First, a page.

Morgan, C, Zhang, H, Henry, CE, Franklin, FCH & Bomblies, K 2020, 'Derived alleles of two axis proteins affect meiotic traits in autotetraploid Arabidopsis arenosa', National Academy of Sciences. Proceedings, vol. 117, no. 16, pp. 8980-8988.

Osman, K, Yang, J, Roitinger, E, Lambing, C, Heckmann, S, Howell, E, Cuacos, M, Imre, R, Dürnberger, G, Mechtler, K, Armstrong, S & Franklin, FCH 2018, 'Affinity proteomics reveals extensive phosphorylation of the Brassica chromosome axis protein ASY1 and a network of associated proteins at prophase I of meiosis', The Plant journal : for cell and molecular biology, vol. 93, no. 1, pp. 17-33.

Chambon, A, West, A, Vezon, D, Horlow, C, De Muyt, A, Chelysheva, L, Ronceret, A, Darbyshire, A, Osman, K, Heckmann, S, Franklin, FCH & Grelon, M 2018, 'Identification of ASYNAPTIC4, a Component of the Meiotic Chromosome Axis', PLANT PHYSIOLOGY, vol. 178, no. 1, pp. 233-246.

Lloyd, A, Morgan, C, H Franklin, FC & Bomblies, K 2018, 'Plasticity of Meiotic Recombination Rates in Response to Temperature in Arabidopsis', Genetics, vol. 208, no. 4, pp. 1409-1420.

Martinez-Garcia, M, Schubert, V, Osman, K, Darbyshire, A, Sanchez-Moran, E & Franklin, FCH 2018, 'TOPII and chromosome movement help remove interlocks between entangled chromosomes during meiosis', Journal of Cell Biology, vol. 217, no. 12, pp. 4070-4079.

Eaves, DJ, Haque, T, Tudor, RL, Barron, Y, Zampronio, CG, Cotton, NPJ, de Graaf, BHJ, White, SA, Cooper, H, Franklin, FCH, Harper, JF & Franklin-Tong, VE 2017, 'Identification of Phosphorylation Sites Altering Pollen Soluble Inorganic Pyrophosphatase Activity', PLANT PHYSIOLOGY, vol. 173, no. 3, pp. 1606-1616.

Chai, L, Tudor, RL, Poulter, NS, Wilkins, KA, Eaves, DJ, Franklin, FCH & Franklin-tong, VE 2017, 'MAP Kinase PrMPK9-1 Contributes to the Self-Incompatibility Response', PLANT PHYSIOLOGY, vol. 174, no. 2, pp. 1226-1237.

Ziolkowski, PA, Underwood, CJ, Lambing, C, Martinez-Garcia, M, Lawrence, EJ, Ziolkowska, L, Griffin, C, Choi, K, Franklin, C, Martienssen, RA & Henderson, I 2017, 'Natural variation and dosage of the HEI10 meiotic E3 ligase control Arabidopsis crossover recombination', Genes & Development, vol. 31, pp. 306-317.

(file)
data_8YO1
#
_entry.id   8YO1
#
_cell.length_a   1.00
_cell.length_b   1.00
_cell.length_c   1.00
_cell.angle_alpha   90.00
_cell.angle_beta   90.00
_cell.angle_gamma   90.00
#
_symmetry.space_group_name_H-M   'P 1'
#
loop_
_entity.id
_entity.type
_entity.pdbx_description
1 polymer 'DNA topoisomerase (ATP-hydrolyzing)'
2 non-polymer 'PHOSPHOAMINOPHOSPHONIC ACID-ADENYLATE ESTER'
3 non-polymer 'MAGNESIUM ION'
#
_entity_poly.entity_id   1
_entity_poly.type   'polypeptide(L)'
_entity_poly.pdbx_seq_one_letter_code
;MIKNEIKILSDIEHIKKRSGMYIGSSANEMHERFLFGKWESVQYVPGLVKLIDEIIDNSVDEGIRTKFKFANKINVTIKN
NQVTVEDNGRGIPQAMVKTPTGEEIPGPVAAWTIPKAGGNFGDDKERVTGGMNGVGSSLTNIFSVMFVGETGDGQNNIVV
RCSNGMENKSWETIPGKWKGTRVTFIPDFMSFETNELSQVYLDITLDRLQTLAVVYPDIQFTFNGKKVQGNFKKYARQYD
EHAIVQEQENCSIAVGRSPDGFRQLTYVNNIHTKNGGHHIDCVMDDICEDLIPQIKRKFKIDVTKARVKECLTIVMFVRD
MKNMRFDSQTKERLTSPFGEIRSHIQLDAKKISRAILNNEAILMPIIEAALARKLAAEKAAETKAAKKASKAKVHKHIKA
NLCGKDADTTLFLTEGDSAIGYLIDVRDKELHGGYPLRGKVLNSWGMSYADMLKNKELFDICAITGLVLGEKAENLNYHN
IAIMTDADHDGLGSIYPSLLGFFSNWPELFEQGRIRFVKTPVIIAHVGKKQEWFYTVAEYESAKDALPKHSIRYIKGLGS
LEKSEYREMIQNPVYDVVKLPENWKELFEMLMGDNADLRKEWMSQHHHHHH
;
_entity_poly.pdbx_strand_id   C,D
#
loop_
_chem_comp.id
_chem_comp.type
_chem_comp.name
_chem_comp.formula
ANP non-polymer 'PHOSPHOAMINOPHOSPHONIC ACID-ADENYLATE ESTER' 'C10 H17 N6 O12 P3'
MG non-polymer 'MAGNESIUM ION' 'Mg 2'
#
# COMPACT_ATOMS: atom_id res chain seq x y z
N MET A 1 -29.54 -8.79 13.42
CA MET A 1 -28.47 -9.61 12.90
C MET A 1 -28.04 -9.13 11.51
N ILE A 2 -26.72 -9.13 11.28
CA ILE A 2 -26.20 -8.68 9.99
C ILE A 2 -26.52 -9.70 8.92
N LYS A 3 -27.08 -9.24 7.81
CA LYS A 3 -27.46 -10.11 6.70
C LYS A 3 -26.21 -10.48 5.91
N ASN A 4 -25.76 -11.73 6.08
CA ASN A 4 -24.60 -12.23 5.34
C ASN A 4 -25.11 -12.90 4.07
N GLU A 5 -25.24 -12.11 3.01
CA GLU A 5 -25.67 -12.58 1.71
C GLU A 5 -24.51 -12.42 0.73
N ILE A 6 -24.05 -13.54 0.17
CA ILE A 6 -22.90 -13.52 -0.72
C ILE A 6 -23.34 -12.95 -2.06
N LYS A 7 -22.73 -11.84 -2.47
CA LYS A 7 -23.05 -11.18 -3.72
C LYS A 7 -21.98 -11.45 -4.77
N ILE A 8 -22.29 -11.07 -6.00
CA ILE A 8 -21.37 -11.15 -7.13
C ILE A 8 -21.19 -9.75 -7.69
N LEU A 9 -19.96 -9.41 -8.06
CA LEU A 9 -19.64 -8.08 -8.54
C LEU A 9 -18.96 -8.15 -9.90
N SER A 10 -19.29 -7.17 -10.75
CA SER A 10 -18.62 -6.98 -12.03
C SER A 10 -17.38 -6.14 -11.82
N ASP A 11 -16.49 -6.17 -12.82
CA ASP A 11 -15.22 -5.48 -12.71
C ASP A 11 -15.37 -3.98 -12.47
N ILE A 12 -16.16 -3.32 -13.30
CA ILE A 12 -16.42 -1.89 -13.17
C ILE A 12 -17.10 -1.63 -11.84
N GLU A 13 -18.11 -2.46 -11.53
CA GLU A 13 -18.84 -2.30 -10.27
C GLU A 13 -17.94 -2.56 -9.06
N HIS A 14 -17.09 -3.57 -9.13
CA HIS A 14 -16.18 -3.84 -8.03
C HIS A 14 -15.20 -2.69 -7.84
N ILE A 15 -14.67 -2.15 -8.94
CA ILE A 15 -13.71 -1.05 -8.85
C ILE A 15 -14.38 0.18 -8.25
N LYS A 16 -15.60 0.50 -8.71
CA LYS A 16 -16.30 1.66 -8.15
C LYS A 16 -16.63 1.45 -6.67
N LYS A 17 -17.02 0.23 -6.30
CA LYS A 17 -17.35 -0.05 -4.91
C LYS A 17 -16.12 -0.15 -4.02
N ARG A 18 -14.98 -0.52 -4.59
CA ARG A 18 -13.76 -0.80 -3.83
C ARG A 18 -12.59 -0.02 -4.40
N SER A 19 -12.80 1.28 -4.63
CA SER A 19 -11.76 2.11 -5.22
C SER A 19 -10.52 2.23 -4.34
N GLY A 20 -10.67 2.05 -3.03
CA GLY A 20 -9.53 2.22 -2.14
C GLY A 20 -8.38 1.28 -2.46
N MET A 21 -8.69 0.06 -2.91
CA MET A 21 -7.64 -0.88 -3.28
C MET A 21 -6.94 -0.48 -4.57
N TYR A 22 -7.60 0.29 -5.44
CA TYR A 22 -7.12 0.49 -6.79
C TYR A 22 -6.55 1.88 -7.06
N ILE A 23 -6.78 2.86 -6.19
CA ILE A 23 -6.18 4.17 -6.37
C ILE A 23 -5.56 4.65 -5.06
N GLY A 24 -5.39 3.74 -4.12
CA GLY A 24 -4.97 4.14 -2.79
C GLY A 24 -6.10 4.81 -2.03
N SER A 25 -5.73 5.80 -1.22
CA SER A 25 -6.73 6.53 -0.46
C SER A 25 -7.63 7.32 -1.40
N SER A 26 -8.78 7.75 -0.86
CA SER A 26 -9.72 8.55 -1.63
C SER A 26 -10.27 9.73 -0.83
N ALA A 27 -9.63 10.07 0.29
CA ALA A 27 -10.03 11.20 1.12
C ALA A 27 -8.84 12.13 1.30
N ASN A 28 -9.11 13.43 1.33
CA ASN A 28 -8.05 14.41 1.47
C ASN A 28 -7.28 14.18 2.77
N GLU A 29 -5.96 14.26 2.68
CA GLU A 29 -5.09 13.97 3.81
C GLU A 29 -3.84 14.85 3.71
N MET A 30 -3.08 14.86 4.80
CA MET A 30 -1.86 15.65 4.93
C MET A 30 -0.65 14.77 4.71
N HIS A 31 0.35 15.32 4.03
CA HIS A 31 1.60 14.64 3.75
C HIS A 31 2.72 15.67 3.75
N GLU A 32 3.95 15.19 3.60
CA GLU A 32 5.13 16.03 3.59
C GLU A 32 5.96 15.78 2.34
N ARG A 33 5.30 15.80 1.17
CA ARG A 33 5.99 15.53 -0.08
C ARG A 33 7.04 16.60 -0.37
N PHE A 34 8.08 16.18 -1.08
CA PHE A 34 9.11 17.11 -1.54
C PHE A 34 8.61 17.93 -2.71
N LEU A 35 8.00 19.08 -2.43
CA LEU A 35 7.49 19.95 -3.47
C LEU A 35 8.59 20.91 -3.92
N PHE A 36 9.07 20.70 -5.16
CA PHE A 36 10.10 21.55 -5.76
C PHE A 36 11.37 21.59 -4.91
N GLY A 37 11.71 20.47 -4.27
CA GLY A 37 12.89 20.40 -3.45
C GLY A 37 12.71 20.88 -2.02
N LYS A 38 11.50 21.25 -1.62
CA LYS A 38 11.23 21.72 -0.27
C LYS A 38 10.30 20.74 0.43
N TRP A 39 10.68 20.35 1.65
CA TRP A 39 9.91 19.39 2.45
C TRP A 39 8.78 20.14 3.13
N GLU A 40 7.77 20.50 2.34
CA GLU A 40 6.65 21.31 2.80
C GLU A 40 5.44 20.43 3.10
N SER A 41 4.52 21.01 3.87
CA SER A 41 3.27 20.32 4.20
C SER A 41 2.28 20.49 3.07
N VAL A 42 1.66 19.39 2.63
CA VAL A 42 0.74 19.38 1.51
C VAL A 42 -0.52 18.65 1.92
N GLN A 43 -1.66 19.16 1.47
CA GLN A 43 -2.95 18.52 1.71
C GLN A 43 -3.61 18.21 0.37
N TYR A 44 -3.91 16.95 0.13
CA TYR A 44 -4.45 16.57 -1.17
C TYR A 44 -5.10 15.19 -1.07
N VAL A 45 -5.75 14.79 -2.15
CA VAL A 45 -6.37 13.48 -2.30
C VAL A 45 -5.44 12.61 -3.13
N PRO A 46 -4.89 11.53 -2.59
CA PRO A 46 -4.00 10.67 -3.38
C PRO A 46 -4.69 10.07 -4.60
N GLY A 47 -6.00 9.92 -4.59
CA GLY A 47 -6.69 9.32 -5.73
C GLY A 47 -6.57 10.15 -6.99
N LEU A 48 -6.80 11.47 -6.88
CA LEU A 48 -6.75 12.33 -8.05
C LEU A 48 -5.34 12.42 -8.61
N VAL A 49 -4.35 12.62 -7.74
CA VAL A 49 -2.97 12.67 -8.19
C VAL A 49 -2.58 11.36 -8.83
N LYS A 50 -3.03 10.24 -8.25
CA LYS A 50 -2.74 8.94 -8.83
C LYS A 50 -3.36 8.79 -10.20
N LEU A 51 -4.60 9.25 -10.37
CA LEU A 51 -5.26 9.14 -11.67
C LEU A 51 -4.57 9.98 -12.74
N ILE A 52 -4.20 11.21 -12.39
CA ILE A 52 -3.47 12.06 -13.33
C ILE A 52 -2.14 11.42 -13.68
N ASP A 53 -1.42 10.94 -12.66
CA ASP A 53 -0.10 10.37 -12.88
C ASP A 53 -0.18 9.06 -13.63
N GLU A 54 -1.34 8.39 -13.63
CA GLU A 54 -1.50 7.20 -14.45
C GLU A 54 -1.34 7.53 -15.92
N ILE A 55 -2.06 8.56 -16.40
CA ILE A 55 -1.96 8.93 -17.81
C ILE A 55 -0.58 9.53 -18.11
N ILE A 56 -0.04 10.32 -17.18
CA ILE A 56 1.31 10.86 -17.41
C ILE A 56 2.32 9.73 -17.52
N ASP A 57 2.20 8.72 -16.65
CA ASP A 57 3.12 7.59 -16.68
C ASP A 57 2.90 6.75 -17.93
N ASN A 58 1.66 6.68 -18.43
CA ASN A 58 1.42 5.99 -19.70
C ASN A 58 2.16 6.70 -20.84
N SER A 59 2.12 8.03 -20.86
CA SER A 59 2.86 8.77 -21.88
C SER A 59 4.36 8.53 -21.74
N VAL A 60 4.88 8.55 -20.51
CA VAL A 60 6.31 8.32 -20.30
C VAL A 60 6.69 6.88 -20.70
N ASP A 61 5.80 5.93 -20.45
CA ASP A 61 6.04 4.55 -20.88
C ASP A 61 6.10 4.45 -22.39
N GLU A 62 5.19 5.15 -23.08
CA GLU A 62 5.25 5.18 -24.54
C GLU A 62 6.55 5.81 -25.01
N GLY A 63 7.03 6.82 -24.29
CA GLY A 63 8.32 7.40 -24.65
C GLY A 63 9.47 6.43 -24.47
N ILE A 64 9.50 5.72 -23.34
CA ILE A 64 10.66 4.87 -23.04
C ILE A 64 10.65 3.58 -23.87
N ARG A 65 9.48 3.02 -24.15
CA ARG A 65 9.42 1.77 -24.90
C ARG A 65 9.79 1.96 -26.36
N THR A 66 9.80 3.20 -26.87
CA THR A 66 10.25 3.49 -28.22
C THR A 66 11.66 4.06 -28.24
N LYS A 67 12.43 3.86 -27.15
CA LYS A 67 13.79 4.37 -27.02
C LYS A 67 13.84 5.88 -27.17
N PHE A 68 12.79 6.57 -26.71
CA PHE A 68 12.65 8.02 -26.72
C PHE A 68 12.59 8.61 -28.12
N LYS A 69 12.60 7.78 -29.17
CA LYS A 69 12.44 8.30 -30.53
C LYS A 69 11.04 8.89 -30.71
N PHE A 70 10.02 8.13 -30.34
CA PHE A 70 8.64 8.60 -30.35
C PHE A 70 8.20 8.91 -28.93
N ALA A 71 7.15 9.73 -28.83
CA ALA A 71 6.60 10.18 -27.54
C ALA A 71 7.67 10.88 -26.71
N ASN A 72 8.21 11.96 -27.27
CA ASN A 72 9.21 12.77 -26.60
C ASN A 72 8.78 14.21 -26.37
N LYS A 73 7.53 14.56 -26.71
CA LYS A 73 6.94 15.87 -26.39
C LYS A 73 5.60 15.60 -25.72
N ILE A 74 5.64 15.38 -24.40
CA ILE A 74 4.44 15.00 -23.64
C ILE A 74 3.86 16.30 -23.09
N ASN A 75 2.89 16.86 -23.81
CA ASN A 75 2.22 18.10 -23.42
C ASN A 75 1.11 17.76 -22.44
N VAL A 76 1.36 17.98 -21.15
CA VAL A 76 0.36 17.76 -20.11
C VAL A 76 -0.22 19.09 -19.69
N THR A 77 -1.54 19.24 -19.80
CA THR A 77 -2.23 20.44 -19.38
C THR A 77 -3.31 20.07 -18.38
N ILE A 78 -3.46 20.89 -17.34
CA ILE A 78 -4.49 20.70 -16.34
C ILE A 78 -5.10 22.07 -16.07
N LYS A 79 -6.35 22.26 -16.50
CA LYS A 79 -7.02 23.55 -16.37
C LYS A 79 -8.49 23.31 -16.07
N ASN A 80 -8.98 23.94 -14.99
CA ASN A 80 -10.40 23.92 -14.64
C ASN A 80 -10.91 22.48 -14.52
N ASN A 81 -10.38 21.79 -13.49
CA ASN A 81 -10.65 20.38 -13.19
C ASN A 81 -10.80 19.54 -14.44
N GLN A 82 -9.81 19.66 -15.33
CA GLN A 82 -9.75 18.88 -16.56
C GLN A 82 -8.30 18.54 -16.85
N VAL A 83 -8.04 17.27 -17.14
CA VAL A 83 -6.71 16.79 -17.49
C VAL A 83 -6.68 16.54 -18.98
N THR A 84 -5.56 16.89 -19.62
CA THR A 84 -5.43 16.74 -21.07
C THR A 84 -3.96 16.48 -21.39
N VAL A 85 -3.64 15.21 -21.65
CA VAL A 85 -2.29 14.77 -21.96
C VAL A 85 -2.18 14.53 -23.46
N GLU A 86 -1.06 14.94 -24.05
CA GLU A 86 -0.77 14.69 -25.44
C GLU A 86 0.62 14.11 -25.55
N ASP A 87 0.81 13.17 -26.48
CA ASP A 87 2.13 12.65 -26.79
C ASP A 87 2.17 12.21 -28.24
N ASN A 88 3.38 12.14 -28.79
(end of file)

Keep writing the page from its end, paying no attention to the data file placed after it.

Colas, I, Macaulay, M, Higgins, JD, Phillips, D, Barakate, A, Posch, M, Armstrong, SJ, Franklin, FCH, Halpin, C, Waugh, R & Ramsay, L 2016, 'A spontaneous mutation in MutL-Homolog 3 (HvMLH3) affects synapsis and crossover resolution in the barley desynaptic mutant des10', New Phytologist, vol. 212, no. 3, pp. 693–707.

Bomblies, K, Jones, G, Franklin, FC, Zickler, D & Kleckner, N 2016, 'The challenge of evolving stable polyploidy: could an increase in "crossover interference distance" play a central role?', Chromosoma, vol. 125, no. 2, pp. 287-300.

Lambing, C, Osman, K, Nuntasoontorn, K, West, A, Higgins, JD, Copenhaver, GP, Yang, J, Armstrong, SJ, Mechtler, K, Roitinger, E & Franklin, FCH 2015, 'Arabidopsis PCH2 mediates meiotic chromosome remodeling and maturation of crossovers', PLoS Genetics, vol. 11, no. 7, e1005372.

Cuacos, M, H. Franklin, FC & Heckmann, S 2015, 'Atypical centromeres in plants—what they can tell us', Frontiers in Plant Science, vol. 6, 913.

Ziolkowski, PA, Berchowitz, LE, Lambing, C, Yelina, NE, Zhao, X, Kelly, KA, Choi, K, Ziolkowska, L, June, V, Sanchez-Moran, E, Franklin, C, Copenhaver, GP & Henderson, IR 2015, 'Juxtaposition of heterozygous and homozygous regions causes reciprocal crossover remodelling via interference during Arabidopsis meiosis', Elife, vol. 4, e03708.

Maheshwari, S, Tan, EH, West, A, Franklin, FCH, Comai, L & Chan, SWL 2015, 'Naturallyoccurring differences in cenh3 affect chromosome segregation in zygotic mitosis of hybrids', PLoS Genetics, vol. 11, no. 1, e1004970.

Review article

Lambing, C, Franklin, FCH & Wang, C-JR 2017, 'Understanding and Manipulating Meiotic Recombination in Plants', PLANT PHYSIOLOGY, vol. 173, no. 3, pp. 1530-1542.

View all publications in research portal